June 26, 2011

Transformation (Or, André Gets the Last Laugh)

Category: Life — Cranky @

Recently I gave up aspartame. It’s not because I think it causes cancer. It’s one of the most thoroughly tested products in history, and there’s no evidence that it’s harmful in any way. I’ve just really started to think about what I put into my body. Now instead of Diet Coke I keep a pitcher of water lightly flavored with the fresh juice of one lemon handy.

This outlook is new. My whole life has been stuffed with terrible eating habits. Whether it was pure junk food or junk food masquerading as real food (I’m looking at you, KFC), I ate bad food. There were months where my fridge was empty because I was eating out or bringing home fast food. If there was food in my fridge it was a small selection that was quick to prepare and not particularly great for me.

Even when I was in the best shape of my life, I got there eating poorly. To achieve my best weight I basically spend an entire year hungry. A nutritionist would have fainted at seeing how little I was eating. It worked, but it wasn’t healthy, physically or mentally.

Early this year I realized I was growing weary of this cycle of destructive eating, and I resolved to find a way to step out of this pattern. It couldn’t be a diet – a diet is a temporary patch. It had to be a fundamental change in how I approach food.

So I decided to learn how to cook.

In the city of Edmonton we’re lucky to have one of the great culinary schools in North America, the Northern Alberta Institute of Technology. Last month a team of six students won 10 medals at the Hong Kong International Culinary Classic. Even better, they offer a set of continuing education courses, the “Kitchen Skills” program. It was 60 hours of instruction across 15 evenings, covering basic knife skills, soups, stocks, sauces, as well as meat, vegetable, and seafood preparation. They’re primer courses, and while these courses are not very deep, they opened my eyes to what cooking is all about.

Over the past five months my meals have transformed. I haven’t brought fast food home in quite a while, and each night I look forward to making dinner. Tonight it was baked salmon in sesame oil, and steamed broccoli and asparagus with a honey mustard vinaigrette. I packed my lunch for tomorrow, too. I’m having spinach leaves chiffonade with shredded carrot, Swiss cheese cubes, radishes, cucumber, sweet bell pepper chunks, and shredded chicken breast with a classic vinaigrette.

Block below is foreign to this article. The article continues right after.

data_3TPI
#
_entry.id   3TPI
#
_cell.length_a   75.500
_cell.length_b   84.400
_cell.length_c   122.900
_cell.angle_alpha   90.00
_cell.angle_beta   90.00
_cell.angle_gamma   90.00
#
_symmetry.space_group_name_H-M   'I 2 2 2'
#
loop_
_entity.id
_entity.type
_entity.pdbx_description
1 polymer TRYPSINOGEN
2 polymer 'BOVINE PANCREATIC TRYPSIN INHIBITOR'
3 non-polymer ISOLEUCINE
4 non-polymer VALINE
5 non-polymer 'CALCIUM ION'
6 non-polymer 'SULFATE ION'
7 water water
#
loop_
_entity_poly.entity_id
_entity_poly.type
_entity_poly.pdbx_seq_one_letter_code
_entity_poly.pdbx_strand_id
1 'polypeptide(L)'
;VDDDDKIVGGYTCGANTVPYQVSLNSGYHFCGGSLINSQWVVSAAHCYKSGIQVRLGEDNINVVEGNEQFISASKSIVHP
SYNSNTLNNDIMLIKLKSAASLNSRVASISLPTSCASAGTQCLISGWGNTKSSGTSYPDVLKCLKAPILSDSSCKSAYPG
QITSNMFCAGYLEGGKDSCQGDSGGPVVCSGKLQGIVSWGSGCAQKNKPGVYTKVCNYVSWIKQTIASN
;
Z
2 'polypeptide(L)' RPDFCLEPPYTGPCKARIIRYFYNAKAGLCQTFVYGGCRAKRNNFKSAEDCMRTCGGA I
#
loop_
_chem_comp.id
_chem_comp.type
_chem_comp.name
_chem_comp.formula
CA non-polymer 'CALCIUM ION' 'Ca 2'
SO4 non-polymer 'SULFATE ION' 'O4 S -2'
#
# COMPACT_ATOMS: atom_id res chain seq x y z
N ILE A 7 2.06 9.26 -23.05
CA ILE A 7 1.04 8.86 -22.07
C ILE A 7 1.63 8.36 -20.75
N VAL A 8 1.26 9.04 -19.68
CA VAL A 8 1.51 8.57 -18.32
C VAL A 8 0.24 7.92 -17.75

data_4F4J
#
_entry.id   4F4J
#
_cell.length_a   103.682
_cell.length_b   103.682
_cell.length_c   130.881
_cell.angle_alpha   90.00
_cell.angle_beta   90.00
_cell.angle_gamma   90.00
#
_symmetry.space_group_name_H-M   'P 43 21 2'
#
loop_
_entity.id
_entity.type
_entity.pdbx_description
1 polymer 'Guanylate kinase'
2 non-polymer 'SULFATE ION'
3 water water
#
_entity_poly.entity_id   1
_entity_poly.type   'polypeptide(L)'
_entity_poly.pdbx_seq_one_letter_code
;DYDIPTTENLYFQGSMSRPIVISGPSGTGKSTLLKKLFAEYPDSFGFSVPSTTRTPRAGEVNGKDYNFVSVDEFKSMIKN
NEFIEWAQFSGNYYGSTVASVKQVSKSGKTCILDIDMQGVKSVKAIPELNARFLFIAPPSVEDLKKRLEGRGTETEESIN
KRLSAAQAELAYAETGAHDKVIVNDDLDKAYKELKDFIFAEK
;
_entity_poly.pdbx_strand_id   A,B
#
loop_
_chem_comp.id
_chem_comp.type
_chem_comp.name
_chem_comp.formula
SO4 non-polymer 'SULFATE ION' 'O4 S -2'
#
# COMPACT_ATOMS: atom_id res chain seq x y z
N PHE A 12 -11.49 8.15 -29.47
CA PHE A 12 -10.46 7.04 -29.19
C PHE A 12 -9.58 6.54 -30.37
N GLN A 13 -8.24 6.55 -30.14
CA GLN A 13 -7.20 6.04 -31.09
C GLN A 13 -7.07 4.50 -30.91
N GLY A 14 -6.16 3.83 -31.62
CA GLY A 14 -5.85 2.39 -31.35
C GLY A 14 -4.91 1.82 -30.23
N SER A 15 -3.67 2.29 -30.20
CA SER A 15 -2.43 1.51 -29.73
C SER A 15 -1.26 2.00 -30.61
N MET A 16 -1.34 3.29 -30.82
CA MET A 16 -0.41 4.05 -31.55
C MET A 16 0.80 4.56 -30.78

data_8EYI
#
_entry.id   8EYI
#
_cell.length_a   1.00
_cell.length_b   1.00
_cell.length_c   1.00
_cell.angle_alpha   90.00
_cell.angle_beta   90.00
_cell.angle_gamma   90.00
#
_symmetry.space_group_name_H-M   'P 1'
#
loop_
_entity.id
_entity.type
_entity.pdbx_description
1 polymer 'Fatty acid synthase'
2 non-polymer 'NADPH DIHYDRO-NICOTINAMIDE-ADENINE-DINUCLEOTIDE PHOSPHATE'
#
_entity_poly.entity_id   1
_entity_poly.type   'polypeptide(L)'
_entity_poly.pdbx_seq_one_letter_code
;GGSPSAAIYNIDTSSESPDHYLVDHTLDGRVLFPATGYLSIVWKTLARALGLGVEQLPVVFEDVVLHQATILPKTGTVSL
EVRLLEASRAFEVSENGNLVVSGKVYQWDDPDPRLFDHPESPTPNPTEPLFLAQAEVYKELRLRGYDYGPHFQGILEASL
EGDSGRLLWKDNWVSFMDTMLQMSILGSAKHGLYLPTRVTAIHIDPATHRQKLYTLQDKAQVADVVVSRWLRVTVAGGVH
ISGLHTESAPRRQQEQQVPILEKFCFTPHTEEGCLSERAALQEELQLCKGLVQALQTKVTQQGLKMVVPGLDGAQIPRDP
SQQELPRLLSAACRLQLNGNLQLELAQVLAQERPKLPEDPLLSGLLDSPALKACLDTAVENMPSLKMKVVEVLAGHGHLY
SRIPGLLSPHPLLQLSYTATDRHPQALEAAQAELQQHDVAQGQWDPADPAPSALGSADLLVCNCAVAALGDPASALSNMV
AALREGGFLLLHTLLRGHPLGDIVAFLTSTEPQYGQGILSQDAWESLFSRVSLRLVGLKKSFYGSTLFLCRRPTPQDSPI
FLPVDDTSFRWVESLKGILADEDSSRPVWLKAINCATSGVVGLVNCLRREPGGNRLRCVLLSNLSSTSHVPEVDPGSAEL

Slowly I’ve gravitated towards what is often called the “Mediterranian diet”. Red meat once a week, poultry once or twice, fish often, plenty of fruits and vegetables, some eggs, cheese and yogurt on occasion, and unrefined grains. The principle fat used in cooking is olive oil. I’ve also dusted off my elliptical trainer.

This change in food is only part of a larger change in my world view. I’ve been doing a lot of thinking about what I buy. On June 20 a report was released by the International Programme on the State of the Ocean, and it confirmed what I’ve been realizing for a long time – the oceans are in terrible shape. When it comes to commercial fishing, shrimp trawlers are an absolute nightmare. They destroy vast ecosystems, leaving behind a devastated sea floor, not to mention the fact that each pound of shrimp also kills between 4 and 10 pounds of “by-catch” – other marine life that is simply dumped back into the sea, dead or dying.

My conscience finally got the better of me, so I found a local seafood distributor that specializes in “sustainable seafood”. If I want shrimp, it’s going to have to be B.C. spot prawns, which are sustainably caught in traps with little or no by-catch, and no trawling. They’re also three times the price of other brands. All the seafood I buy is checked against the SeaChoice sustainability list.

Closer to home, the local farmer’s market is my grocery store of choice. This Saturday I bought asparagus, carrots, strawberries, baby potatoes, and onions. In another month the selection will improve as other vegetables come into season. I’m pleased to buy local produce. The idea of buying a tomato from South America is sitting less well with me these days.

The other good thing about the farmer’s market is that lots of pretty girls go there – the “granola chicks”, as a poker buddy called them.

All of these things, from my changing diet to my attempts to reduce the cost of my life on the planet, come from a desire for balance. I’m a happy guy, enjoying his life, but parts of that life have been chaotic forever, and smoothing out those perturbations feels good. I sleep a little easier, I have less regret, and I’m starting to lose weight again.

In a heated debate on Christmas Eve back in 2005 I once goaded André, a steadfast environmentalist and my cousin’s husband, into being so worked up that he called everyone at the table – and me specifically – ignorant.

It took me 7 years, but I’m man enough to say, “André, I agree with you. I’ve come around.”

Cranky V2.0

1 Comment »

  1. Wow!

    Comment by Shannon — July 3, 2011 @

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